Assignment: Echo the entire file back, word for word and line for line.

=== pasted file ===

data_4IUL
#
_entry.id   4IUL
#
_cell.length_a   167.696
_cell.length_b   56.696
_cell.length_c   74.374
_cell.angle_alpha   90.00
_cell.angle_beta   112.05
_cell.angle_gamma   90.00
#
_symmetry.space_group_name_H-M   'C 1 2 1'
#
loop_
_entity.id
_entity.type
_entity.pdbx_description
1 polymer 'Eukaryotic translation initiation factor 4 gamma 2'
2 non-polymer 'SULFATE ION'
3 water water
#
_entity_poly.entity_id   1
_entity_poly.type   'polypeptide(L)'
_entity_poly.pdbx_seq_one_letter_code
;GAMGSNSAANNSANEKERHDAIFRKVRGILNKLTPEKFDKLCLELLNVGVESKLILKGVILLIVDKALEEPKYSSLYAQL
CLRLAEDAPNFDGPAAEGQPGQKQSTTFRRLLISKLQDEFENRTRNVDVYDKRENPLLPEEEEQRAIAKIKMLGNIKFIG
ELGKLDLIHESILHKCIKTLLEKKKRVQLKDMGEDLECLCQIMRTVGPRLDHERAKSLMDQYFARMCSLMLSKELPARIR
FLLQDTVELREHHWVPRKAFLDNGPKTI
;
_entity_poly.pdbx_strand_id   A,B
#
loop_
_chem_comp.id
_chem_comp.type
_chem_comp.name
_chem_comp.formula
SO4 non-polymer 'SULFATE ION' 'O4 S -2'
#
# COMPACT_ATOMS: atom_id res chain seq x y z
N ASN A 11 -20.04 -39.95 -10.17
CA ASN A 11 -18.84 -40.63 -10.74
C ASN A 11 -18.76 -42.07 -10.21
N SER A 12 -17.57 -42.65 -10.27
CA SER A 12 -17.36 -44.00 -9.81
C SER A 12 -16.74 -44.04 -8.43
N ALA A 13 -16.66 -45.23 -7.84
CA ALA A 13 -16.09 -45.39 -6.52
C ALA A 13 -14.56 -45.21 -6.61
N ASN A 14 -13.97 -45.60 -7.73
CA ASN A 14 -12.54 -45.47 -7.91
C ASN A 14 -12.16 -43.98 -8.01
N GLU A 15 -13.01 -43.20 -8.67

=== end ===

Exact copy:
data_4IUL
#
_entry.id   4IUL
#
_cell.length_a   167.696
_cell.length_b   56.696
_cell.length_c   74.374
_cell.angle_alpha   90.00
_cell.angle_beta   112.05
_cell.angle_gamma   90.00
#
_symmetry.space_group_name_H-M   'C 1 2 1'
#
loop_
_entity.id
_entity.type
_entity.pdbx_description
1 polymer 'Eukaryotic translation initiation factor 4 gamma 2'
2 non-polymer 'SULFATE ION'
3 water water
#
_entity_poly.entity_id   1
_entity_poly.type   'polypeptide(L)'
_entity_poly.pdbx_seq_one_letter_code
;GAMGSNSAANNSANEKERHDAIFRKVRGILNKLTPEKFDKLCLELLNVGVESKLILKGVILLIVDKALEEPKYSSLYAQL
CLRLAEDAPNFDGPAAEGQPGQKQSTTFRRLLISKLQDEFENRTRNVDVYDKRENPLLPEEEEQRAIAKIKMLGNIKFIG
ELGKLDLIHESILHKCIKTLLEKKKRVQLKDMGEDLECLCQIMRTVGPRLDHERAKSLMDQYFARMCSLMLSKELPARIR
FLLQDTVELREHHWVPRKAFLDNGPKTI
;
_entity_poly.pdbx_strand_id   A,B
#
loop_
_chem_comp.id
_chem_comp.type
_chem_comp.name
_chem_comp.formula
SO4 non-polymer 'SULFATE ION' 'O4 S -2'
#
# COMPACT_ATOMS: atom_id res chain seq x y z
N ASN A 11 -20.04 -39.95 -10.17
CA ASN A 11 -18.84 -40.63 -10.74
C ASN A 11 -18.76 -42.07 -10.21
N SER A 12 -17.57 -42.65 -10.27
CA SER A 12 -17.36 -44.00 -9.81
C SER A 12 -16.74 -44.04 -8.43
N ALA A 13 -16.66 -45.23 -7.84
CA ALA A 13 -16.09 -45.39 -6.52
C ALA A 13 -14.56 -45.21 -6.61
N ASN A 14 -13.97 -45.60 -7.73
CA ASN A 14 -12.54 -45.47 -7.91
C ASN A 14 -12.16 -43.98 -8.01
N GLU A 15 -13.01 -43.20 -8.67